Terraform on Azure

Terraform on Azure

Today we are going to learn about Terraform.

What is Terraform and why do you care?

Hashicorp’s Terraform is an Infrastructure as Code (IaC) tool designed for creating, managing, updating, and versioning reproducible application infrastructure.

Terraform enables you to safely and predictably create, change, and improve production infrastructure. It is an open source tool that codifies APIs into declarative configuration files that can be shared amongst team members, treated as code, edited, reviewed, and versioned.

First of all, there are a lot of ways in which you can create your image, Packer being a great option, but I’m just going to show you the simple, manual way because I think it gives you a good idea of what’s happening. Then we’re going to build a virtual machine in Terraform from that image.


The basic outline:

1.Create Source VM
2. Deprovision / Sysprep
4. Generalize
5. Create Image
6. Create Virtual Machine with Terraform

1. Create your Source Virtual Machine

This is totally up to you. Provision this bad boy however you want. Just know that you’re not going to actually use this machine, just use it to make an image from it. Also, this post is about creating a VM with unmanaged disks, so if you want to follow along, you’ll need to specify –use-unmanaged-disk in the az vm create command or in the Azure Portal. Default is to use managed disks, so be aware.

Make sure you note what your osdisk name is. You’ll need this later.


Terraform it up!

Now for the fun stuff! Okay, so we have our image sitting there in our resource group, and now we have a couple of options. If we want to use managed disks (after the issue is resolved, then we can use an image from one resource group and create a VM in another resource group (but still in the same subscription).

For this example, as I said, though, I’m going to use unmanaged disks. This exampleis nice and easy to walk through because it does exactly what we’re wanting to do. Let’s take a look at the azurerm_virtual_machine block of the main.tf.

resource "azurerm_virtual_machine" "vm" {
  name                  = "${var.hostname}"
  location              = "${var.location}"
  resource_group_name   = "${azurerm_resource_group.rg.name}"
  vm_size               = "${var.vm_size}"
  network_interface_ids = ["${azurerm_network_interface.nic.id}"]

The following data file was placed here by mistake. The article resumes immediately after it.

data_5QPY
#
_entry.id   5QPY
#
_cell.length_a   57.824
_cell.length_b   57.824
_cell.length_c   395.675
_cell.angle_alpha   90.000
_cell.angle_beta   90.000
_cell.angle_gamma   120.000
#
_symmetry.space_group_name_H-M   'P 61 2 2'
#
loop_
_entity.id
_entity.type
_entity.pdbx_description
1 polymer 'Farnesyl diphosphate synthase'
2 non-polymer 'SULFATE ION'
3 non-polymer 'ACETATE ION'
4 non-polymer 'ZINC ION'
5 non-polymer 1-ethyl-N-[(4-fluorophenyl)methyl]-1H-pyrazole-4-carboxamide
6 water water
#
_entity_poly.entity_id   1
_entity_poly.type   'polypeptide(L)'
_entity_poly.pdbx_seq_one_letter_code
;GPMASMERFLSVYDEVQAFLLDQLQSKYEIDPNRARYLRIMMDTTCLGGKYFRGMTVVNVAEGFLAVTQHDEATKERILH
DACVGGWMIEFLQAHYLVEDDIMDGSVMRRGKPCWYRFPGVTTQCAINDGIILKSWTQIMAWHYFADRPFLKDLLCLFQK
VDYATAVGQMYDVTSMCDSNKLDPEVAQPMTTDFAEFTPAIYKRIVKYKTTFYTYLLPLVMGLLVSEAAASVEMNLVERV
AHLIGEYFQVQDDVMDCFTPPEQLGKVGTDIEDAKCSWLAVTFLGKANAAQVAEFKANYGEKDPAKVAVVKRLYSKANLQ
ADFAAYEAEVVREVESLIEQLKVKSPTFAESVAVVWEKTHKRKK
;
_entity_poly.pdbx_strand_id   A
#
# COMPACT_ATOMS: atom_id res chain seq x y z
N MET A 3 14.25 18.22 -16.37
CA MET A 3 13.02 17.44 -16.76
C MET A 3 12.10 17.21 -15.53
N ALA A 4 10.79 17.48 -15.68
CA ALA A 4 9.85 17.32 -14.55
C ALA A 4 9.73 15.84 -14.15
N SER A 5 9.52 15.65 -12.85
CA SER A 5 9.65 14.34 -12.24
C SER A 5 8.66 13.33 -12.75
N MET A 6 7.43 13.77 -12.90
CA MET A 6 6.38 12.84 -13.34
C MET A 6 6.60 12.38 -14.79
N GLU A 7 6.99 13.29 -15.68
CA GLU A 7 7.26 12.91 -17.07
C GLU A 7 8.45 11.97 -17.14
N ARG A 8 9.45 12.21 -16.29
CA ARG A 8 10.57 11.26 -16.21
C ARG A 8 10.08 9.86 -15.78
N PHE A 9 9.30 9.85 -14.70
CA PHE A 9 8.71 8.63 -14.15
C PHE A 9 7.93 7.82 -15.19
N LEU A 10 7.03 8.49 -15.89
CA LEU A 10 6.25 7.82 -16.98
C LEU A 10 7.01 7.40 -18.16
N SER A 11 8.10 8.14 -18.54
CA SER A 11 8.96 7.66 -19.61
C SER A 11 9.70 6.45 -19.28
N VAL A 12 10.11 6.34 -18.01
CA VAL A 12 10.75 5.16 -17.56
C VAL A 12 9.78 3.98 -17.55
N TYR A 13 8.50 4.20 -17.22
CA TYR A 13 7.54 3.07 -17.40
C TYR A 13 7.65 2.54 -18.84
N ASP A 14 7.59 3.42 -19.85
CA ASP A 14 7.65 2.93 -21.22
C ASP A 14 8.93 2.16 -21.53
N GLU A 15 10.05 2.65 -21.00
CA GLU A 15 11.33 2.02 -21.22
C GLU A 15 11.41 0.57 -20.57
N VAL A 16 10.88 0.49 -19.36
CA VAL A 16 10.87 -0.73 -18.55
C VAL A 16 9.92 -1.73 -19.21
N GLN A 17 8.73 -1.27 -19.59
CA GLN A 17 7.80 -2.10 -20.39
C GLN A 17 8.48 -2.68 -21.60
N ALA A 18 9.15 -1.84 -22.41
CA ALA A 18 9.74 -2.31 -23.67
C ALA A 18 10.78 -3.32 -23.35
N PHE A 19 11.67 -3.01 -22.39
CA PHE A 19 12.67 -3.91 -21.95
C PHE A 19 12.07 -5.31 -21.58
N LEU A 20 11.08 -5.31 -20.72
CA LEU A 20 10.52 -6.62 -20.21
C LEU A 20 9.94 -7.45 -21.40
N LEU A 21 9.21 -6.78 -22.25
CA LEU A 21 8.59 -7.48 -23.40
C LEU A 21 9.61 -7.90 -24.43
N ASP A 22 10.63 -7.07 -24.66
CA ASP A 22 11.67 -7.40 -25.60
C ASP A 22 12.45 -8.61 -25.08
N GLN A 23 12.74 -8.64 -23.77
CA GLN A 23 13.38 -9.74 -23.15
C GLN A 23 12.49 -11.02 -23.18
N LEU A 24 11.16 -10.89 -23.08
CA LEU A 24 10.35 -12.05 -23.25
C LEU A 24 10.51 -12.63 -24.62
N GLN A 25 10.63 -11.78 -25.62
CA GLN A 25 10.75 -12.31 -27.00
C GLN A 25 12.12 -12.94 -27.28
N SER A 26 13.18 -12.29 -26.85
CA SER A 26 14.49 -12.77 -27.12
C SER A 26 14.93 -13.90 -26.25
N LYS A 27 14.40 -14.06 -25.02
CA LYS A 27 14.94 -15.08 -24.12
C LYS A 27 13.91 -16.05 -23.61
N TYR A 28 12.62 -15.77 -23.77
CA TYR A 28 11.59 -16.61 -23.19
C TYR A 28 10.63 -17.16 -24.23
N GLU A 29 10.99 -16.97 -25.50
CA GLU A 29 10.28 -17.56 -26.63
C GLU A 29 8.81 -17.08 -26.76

storage_os_disk {
    name          = "${var.hostname}-osdisk1"
    image_uri     = "${var.image_uri}"
    vhd_uri       = "https://${var.storage_account_name}.blob.core.windows.net/vhds/${var.hostname}-osdisk.vhd"
    os_type       = "${var.os_type}"
    caching       = "ReadWrite"
    create_option = "FromImage"

  os_profile {
    computer_name  = "${var.hostname}"
    admin_username = "${var.admin_username}"
    admin_password = "${var.admin_password}"

  os_profile_linux_config {
    disable_password_authentication = false


First of all, if you’re comparing this VM block to building a virtual machine not from an image you’ll notice that a we’re missing a storage_image_reference block. This is neglected because the image provides that information. On the other hand, vm_size is required, and it must be the same size as the image.

In the storage_os_disk block the two things we’ll look at are the image_uri and the vhd_uri.


The image that you just made has a VHD, and you need the uri to this VHD. There are a couple of ways to find out the image_uri. First, you can simply look in the portal. You can see in the screenshot below that I have a resource group called “permanent” with an image called “customImage”.In the overview of the image resource, I can see the “Source Blob Uri” that I need.


VM from Custom Image








Another way I can find that is to use Azure CLI 2.0 to find out the names of my resource group (az group list), storage account (az resource list -g <ResourceGroupName> -o table), and os disk (if you’re not using managed disks, then I don’t know of a command to find this name – create an issue if you do, so I hope you saved it from when you created it). If I have those things, then I can build the uri like this:


The only change would be if you changed the default name of the vhds directory. Otherwise, this should work.


Since this example does not have us using managed disks, we’re going to have to put our new vhd into our existing storage account. Therefore, the storage_account_name variable that you see there is for the existing storage account in which your image’s vhd resides (the one we used for the image_uri).

And that’s it! If you want to create a VM with managed disks, it’s not too different, but I’ll show you after that issue gets resolved. You can also check out these other examples of creating VMs from images:

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